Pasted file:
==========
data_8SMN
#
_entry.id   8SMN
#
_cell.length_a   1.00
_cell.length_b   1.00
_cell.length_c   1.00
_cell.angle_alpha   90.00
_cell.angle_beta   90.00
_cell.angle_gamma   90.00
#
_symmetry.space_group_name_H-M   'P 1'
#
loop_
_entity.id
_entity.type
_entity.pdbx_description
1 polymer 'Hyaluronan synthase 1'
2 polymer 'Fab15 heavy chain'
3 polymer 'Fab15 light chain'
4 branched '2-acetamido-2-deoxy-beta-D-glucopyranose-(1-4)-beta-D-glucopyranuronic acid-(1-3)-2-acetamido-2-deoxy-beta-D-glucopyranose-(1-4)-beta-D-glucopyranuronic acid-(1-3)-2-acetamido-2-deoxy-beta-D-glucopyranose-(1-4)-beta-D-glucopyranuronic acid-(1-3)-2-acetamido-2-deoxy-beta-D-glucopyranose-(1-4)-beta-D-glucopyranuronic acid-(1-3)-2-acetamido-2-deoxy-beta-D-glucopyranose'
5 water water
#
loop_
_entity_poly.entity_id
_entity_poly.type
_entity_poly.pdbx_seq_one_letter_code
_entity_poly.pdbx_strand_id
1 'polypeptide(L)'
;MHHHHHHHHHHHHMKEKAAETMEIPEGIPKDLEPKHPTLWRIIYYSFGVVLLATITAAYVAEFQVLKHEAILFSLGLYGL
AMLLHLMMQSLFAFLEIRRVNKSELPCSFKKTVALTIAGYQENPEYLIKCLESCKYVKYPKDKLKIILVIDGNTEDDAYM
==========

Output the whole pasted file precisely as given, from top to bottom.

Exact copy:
data_8SMN
#
_entry.id   8SMN
#
_cell.length_a   1.00
_cell.length_b   1.00
_cell.length_c   1.00
_cell.angle_alpha   90.00
_cell.angle_beta   90.00
_cell.angle_gamma   90.00
#
_symmetry.space_group_name_H-M   'P 1'
#
loop_
_entity.id
_entity.type
_entity.pdbx_description
1 polymer 'Hyaluronan synthase 1'
2 polymer 'Fab15 heavy chain'
3 polymer 'Fab15 light chain'
4 branched '2-acetamido-2-deoxy-beta-D-glucopyranose-(1-4)-beta-D-glucopyranuronic acid-(1-3)-2-acetamido-2-deoxy-beta-D-glucopyranose-(1-4)-beta-D-glucopyranuronic acid-(1-3)-2-acetamido-2-deoxy-beta-D-glucopyranose-(1-4)-beta-D-glucopyranuronic acid-(1-3)-2-acetamido-2-deoxy-beta-D-glucopyranose-(1-4)-beta-D-glucopyranuronic acid-(1-3)-2-acetamido-2-deoxy-beta-D-glucopyranose'
5 water water
#
loop_
_entity_poly.entity_id
_entity_poly.type
_entity_poly.pdbx_seq_one_letter_code
_entity_poly.pdbx_strand_id
1 'polypeptide(L)'
;MHHHHHHHHHHHHMKEKAAETMEIPEGIPKDLEPKHPTLWRIIYYSFGVVLLATITAAYVAEFQVLKHEAILFSLGLYGL
AMLLHLMMQSLFAFLEIRRVNKSELPCSFKKTVALTIAGYQENPEYLIKCLESCKYVKYPKDKLKIILVIDGNTEDDAYM